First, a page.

Lionbridge onDemand is proud to be bringing you a brand-new blog series designed to profile some of the world's thousands of endangered languages. Yes, that's right - some languages are, in fact, in danger of going extinct. The United Nations Educational, Scientific and Cultural Organization (UNESCO) sets forth the criteria for and categorizes languages that may be endangered or extinct.
This week's profile is on one of America's great historical languages: Navajo.
After reading, check out some resources on Navajo and see what you can do to help preserve its amazing legacy!
what is navajo?
Navajo is a Native American language mainly spoken in the Navajo Nation, located primarily in the four corner states - Colorado, Utah, Arizona, and New Mexico. It is a Southern Athabaskan language of the Na-Dene family. As of the most recent census, there are about 170,000 Navajo speakers left, leaving the language vulnerable by UNESCO standards.
Experts believe that Navajo was carried from Canada to the American Southwest as early as 1500 CE.
The Navajo language started experiencing a decline in use due to European colonization. The Spanish started settling in Navajo territory in the early nineteenth century, at which time Spanish became a common language in the area. When the US annexed this territory in 1848, English-speaking settlers moved in and brought their language and culture with them. Navajo continued to experience dilution until 1968, when then-President Eisenhower signed the Bilingual Education Act. This act provided education funds for non-English speaking US students, which allowed the Navajo people to build a bilingual education program. This has helped to revive the language within the tribe.
The Navajo language is strongly and indelibly associated with WWII Navajo code talkers. In fact, we published a blog post about it a couple of months ago.
We'll give you a little refresher on how Navajo code talkers operated.
During WWII, twenty-nine Navajos joined the US Marine Corps and started creating a code based on the Navajo language. Instead of creating literal translations for words that didn’t exist in their language, they would have the Navajo word translate to an English word that represented the real word. For example, planes were all birds, and different birds represented different types of planes. Tas-Chizzie meant swallow, which represented a torpedo plane and Atsah meant eagle, which represented a transport plane.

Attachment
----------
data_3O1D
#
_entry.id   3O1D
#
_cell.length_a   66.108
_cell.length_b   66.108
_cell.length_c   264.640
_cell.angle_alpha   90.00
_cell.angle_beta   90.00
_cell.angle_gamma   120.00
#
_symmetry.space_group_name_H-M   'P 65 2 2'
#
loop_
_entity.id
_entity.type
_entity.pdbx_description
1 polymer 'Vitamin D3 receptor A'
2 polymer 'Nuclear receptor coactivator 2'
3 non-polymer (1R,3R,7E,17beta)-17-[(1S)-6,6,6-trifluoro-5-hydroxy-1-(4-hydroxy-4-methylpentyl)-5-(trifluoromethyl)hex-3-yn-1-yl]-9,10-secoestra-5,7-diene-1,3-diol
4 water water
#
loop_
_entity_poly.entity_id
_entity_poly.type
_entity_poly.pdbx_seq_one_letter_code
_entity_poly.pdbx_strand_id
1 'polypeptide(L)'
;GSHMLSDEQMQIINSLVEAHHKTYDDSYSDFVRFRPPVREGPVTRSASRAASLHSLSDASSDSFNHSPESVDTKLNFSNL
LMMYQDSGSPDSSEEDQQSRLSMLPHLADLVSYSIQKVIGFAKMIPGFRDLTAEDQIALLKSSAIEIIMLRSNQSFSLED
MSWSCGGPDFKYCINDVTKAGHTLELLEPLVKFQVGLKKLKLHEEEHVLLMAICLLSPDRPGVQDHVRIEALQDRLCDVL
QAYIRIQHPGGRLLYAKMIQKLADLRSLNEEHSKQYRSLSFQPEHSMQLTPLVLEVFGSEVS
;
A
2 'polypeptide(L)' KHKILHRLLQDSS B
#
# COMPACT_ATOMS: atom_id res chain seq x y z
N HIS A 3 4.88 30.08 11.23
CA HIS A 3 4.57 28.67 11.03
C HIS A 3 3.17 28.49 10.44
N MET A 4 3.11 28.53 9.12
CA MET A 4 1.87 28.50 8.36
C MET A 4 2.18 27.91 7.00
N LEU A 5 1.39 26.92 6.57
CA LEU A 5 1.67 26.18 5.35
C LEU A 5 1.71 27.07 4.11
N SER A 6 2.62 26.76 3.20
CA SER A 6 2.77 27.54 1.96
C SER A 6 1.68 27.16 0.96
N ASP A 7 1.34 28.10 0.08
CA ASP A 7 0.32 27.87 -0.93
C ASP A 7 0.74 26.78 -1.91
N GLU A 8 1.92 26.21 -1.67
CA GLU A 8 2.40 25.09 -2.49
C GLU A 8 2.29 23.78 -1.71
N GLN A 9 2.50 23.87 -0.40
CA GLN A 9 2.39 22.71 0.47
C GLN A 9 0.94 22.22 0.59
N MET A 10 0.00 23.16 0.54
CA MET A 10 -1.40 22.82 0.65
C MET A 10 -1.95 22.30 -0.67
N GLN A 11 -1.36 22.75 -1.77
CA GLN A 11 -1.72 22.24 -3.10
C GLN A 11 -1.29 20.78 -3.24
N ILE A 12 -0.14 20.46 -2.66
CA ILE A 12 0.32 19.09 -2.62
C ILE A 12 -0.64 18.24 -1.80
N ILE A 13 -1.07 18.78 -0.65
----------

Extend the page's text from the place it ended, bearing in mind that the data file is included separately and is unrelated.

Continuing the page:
A total of 420 Navajo soldiers were recruited to learn the code, consisting of translations for 211 English words. Another 200 words were added and each letter of the alphabet had 2 or 3 words, so that the enemy would not be able to detect the repetition when spelling out words.
The 411 word code had terms for officers, countries, months, airplanes, battleships, and other general necessary vocabulary.
It is widely believed that without these Navajo code talkers, the US may not have been as successful in WWII.
fun facts about navajo
Here are some informational tidbits that you may not have known about the Navajo language!
- Although the name "Navajo" is well known, actual Navajo people call their language "Dine Bizaad." The Navajo refer to themselves as "Dine," which means "the People." The Navajo name was given to the tribe by Spanish settlers.
- Navajo is closely related to the Apache group of languages, but is quite different than many other Native American languages.
- The basic structure of Navajo is subject-object-verb (SOV), whereas English is subject-verb-object (SVO).
- The first Navajo-compatible typewriter was created in the 1940's.
- Navajo code talkers were used by the US military from WWII through the early part of the Vietnam War. The Navajo code is the only spoken military code that has never been deciphered. Talk about impressive!
Here are a few websites that can provide more education about the history and preservation of Navajo!
the bottom line
There's no doubt that the Navajo language holds a special and unique place in American linguistic history. Without Navajo code talkers, it's likely that WWII could have had a completely trajectory.
You may still encounter a situation where a Navajo translation is needed. If the need arises, call on your good friends at Lionbridge. Our vast network of over 25,000 linguists allows us to source translators for hundreds of languages, including Navajo. To learn more about our services and our onDemand portal, visit our website.
See you again for our next endangered language profile!